DATA STORAGE although we believe that digital data will last indefinitely, we have no way of knowing how long it will survive on storage media. This is because every material object has a life, and that life, as well as performance, deteriorates over time. Not to add, the obvious concern that emerges here is how will someone ensure that their critical data remains accessible at all times? This is a difficult subject, as certain storage media, such as floppy discs, have become obsolete as a result of technological advancement. As a result, data recorded on a floppy disc will be lost permanently if it is not transferred to another storage device promptly. The same is true for newer computers that are unable to access floppy discs.
The same is true for CDs and DVDs, as today’s laptops lack a built-in CD/DVD-ROM drive. However, unlike the floppy disc, the situation is not as awful because a user can still utilize CD or DVD by using an external CD/DVD ROM.
So, what are the many types of long-term data storage options?
Three crucial points for long-term data storage must be remembered here. The storage medium must meet the following requirements:
- Affordable or overhead will grow with time.
- Reliable, whether data is accessed frequently or not.
- As secure as daily operational data, if not more so.
With all this in mind, small businesses should consider these options:
- SSD technology and On-Site Backup Server
Nothing is more secure than being able to access data from a fixed location. Many small firms are implementing on-site backup systems with many SSDs as Solid-State Drives (SSDs) become more widely available. These servers typically employ “dummy” terminals that are only connected to the server. As a result, the server and the terminals are unable to connect to the Internet. This protects data against attackers at the expense of time spent producing backups and the risk of on-site disasters such as water and fire destroying your equipment and data.
Why choose an SSD over a traditional hard drive? To begin with, it has a longer lifespan than traditional drives, which normally wear out after three years of use. SSDs also have fewer moving parts because they don’t need traditional spinning “platters” to store data. An SSD can last ten years or more under ideal conditions, with no hardware faults. SSDs are great for long-term data storage because of this.
- Digital Optical Drives
A current DVD has a maximum size of 4.5 gigabytes, and a Blu-ray disc has a maximum capacity of 35 gigabytes, which is sufficient for many small enterprises. A DVD can last decades if it is properly cared for. However, storing data on DVDs has several drawbacks.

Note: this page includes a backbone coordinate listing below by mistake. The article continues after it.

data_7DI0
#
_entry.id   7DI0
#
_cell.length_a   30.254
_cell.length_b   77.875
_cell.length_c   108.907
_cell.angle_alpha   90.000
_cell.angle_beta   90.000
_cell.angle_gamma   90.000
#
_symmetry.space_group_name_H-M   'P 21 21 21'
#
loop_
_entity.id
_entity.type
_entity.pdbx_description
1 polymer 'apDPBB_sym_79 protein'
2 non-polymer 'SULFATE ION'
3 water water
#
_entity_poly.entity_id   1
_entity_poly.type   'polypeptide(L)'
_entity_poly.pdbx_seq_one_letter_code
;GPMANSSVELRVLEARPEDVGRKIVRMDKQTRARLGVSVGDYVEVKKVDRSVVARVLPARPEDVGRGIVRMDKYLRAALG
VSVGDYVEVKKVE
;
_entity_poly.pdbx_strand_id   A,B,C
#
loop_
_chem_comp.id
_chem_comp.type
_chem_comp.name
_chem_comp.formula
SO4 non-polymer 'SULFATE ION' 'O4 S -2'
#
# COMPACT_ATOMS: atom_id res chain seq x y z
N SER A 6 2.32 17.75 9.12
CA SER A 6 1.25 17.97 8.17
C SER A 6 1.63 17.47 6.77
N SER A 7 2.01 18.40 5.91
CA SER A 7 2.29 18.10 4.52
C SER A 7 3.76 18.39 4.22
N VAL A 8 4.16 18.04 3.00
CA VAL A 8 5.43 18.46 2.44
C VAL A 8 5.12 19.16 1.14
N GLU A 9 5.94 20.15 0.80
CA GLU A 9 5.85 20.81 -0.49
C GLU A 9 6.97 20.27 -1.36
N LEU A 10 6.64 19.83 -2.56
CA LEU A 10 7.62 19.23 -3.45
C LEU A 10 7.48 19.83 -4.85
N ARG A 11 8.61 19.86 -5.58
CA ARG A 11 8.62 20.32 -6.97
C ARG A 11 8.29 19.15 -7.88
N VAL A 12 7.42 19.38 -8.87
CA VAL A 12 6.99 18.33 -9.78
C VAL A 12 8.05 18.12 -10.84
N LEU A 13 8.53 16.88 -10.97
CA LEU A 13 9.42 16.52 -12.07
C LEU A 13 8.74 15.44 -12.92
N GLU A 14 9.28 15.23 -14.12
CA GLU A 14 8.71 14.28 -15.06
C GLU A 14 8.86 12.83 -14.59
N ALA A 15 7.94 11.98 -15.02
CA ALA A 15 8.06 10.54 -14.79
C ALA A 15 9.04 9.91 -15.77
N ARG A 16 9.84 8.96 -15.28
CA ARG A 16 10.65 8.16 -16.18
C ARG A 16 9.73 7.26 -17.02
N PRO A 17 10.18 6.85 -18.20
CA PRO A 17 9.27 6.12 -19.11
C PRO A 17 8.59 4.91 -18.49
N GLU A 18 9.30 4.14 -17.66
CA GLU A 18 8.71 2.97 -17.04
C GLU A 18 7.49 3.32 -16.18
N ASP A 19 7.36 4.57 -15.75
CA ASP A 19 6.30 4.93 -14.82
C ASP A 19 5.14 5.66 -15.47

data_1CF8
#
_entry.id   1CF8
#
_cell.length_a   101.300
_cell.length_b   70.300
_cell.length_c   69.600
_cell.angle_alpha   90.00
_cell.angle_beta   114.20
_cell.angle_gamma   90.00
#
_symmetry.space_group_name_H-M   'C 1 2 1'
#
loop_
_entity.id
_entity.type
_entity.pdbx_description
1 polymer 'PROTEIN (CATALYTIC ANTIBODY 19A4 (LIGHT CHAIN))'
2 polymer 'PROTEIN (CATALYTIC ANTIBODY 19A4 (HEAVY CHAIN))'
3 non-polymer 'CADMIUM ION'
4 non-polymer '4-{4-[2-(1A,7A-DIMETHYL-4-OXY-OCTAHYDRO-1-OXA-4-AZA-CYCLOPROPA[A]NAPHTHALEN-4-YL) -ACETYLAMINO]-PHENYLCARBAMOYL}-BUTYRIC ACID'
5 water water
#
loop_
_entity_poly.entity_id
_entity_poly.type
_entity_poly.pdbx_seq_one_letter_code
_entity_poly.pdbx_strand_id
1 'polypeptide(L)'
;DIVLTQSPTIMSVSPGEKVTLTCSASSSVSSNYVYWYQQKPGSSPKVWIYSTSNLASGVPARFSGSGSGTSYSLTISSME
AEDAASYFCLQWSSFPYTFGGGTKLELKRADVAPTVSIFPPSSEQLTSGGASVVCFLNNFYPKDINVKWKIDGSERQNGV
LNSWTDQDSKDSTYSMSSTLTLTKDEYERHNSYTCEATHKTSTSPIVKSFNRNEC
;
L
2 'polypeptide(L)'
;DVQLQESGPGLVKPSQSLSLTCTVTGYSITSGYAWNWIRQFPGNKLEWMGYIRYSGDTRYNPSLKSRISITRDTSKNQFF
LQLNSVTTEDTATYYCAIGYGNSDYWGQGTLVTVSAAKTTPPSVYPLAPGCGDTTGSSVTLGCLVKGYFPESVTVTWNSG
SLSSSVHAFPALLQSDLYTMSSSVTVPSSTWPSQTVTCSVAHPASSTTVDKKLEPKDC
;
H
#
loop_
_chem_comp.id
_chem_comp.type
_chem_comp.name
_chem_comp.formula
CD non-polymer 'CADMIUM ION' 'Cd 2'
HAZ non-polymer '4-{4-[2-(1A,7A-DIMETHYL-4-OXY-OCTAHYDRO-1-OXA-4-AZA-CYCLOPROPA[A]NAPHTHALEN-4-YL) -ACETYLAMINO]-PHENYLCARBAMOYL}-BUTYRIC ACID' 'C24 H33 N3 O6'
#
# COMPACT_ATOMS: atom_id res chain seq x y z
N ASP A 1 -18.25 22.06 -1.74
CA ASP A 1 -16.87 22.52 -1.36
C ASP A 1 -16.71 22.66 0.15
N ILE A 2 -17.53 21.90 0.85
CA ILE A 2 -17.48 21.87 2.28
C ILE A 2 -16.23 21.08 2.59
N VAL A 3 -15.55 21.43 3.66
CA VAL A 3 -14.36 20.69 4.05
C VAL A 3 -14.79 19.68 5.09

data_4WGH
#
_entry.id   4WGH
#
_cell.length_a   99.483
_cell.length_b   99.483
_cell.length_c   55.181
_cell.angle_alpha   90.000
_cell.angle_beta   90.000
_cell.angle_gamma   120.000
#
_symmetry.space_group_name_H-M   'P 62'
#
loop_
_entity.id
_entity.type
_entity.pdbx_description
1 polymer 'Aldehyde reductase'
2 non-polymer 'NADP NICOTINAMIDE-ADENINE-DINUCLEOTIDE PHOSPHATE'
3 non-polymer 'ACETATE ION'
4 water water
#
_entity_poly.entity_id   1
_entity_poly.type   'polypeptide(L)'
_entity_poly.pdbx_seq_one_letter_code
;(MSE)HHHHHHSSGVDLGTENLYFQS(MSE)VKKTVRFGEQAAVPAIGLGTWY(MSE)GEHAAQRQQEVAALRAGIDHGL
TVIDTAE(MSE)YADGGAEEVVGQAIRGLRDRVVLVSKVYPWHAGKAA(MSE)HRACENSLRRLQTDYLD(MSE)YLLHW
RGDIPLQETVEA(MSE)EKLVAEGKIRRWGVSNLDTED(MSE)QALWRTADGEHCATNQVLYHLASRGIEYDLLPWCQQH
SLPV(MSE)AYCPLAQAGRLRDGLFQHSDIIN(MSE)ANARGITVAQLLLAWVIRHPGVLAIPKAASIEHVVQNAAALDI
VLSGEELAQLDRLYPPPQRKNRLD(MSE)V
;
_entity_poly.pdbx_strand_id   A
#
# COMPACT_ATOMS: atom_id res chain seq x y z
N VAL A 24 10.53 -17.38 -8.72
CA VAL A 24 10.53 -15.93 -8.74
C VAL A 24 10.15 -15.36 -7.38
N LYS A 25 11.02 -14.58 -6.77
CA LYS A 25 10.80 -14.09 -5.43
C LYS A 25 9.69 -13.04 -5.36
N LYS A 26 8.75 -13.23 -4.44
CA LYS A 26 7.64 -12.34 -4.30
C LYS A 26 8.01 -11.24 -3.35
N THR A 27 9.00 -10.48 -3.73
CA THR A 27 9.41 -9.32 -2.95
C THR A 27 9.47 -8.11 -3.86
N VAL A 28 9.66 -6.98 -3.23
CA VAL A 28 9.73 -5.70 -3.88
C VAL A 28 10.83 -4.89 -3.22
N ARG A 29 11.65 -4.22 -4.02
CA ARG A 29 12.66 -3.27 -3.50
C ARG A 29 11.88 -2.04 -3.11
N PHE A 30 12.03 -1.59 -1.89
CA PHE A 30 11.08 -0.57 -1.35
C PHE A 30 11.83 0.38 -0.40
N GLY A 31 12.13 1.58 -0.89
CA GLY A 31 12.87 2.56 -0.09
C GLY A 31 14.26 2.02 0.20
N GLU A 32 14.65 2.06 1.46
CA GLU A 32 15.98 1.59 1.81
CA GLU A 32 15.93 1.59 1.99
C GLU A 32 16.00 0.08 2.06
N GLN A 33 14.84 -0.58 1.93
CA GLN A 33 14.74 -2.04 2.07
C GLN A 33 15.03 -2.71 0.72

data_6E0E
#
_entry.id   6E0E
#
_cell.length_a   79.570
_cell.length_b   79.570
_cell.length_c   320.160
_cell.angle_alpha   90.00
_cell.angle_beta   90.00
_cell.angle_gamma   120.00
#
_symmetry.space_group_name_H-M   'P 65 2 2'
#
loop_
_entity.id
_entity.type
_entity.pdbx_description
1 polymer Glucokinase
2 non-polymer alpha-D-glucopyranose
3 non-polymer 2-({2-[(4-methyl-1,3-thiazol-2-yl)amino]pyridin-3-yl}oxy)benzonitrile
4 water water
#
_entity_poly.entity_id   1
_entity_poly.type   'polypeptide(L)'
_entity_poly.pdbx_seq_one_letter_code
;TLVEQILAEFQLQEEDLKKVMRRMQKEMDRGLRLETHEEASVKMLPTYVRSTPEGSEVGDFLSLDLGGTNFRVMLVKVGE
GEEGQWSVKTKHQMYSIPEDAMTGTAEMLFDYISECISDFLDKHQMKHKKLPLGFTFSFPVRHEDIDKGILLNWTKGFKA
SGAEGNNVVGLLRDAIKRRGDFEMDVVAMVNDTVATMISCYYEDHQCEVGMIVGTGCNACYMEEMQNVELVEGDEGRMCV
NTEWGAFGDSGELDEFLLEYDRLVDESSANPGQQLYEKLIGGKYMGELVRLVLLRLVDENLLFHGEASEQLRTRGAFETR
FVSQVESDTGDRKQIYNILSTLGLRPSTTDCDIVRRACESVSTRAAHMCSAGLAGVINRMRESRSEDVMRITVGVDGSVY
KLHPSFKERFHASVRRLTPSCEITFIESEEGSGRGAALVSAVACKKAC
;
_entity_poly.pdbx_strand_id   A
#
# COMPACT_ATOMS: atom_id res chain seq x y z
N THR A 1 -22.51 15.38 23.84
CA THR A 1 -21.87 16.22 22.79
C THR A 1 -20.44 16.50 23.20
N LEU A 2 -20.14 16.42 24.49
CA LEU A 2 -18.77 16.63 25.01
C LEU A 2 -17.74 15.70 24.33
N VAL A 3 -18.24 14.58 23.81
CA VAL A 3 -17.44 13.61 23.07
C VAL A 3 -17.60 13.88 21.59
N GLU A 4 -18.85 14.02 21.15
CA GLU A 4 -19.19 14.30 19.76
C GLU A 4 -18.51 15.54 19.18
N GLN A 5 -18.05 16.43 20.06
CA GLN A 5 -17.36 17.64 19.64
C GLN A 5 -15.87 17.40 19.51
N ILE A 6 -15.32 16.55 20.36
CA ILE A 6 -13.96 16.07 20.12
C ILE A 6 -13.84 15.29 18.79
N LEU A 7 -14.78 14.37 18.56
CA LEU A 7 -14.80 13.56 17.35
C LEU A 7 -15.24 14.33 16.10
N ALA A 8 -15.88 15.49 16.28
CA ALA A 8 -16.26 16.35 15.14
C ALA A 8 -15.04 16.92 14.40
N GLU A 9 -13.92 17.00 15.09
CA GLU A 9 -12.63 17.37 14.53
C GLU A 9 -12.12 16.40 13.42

Discs compound efforts as a small organization grow, as separate teams, departments, and divisions may have to handle their backup efforts. This method is inefficient and increases the risk of data loss or theft.
- Conventional RAID Array
RAID technology has been utilized in large enterprises for decades. RAID stands for Redundant Array of Independent Disks, and it’s a popular way to combine hard drives to expand storage capacity. RAID, when properly configured, may ensure that essential data is backed up even when users produce it for the first time. Though RAID is a well-known backup strategy, subsequent technological advancements have exposed its flaws. If an emergency occurs, a RAID array can be a single point of failure, causing damage to several hard drives. RAID is difficult to set up and optimize, thus it relies heavily on in-house expertise, which many small enterprises lack.
- Off-Site Cloud Storage
Off-site cloud storage is becoming more popular for long-term data storage. Data stored “in the cloud” is stored in off-site data centers, assuring data protection. You can retrieve data in a granular manner and have access to prior versions of each file, as well as restore data remotely from any device with an Internet connection.
Because your storage expands with your organization, a third-party cloud provider helps you keep expenses down by requiring no in-house equipment or hiring. Furthermore, employing a third-party cloud service gives you access to IT professionals who can ensure that your data is backed up as needed and maintained securely at all times.
Overall, for small organizations, the cloud is the best option for long-term data storage. When you work with a reputable cloud provider, you can concentrate on what you do best while leaving the intricacies of data storage and security to a partner you can rely on.
- External Hard Drives
External hard drives are a great way to keep crucial data safe and accessible for a longer amount of time. All you have to do now is copy the relevant files to the attached disc drive in the same way that we copied them to another folder. The major storage media is generally referred to as hard discs.
Wireless hard drives have lately been introduced, even though they have wired connectivity. They normally live for eight years at the most. Their lifespan, on the other hand, is mostly determined by the manufacturer and the type of use. Eight years isn’t a set amount of time; instead, if used properly, they can continue to work for any longer.
- Flash Drives
USB drives are another name for flash drives. They cost more than an external hard disc or optical storage drive at the moment. However, because they don’t have any moving parts and aren’t as flimsy as CDs, users can rely on them for a longer lifespan.
Manufacturers of USB flash drives say that their devices can keep data for at least ten years. However, according to tech evaluations, if they are kept unpowered and idle for an extended period, their memory cells can degenerate.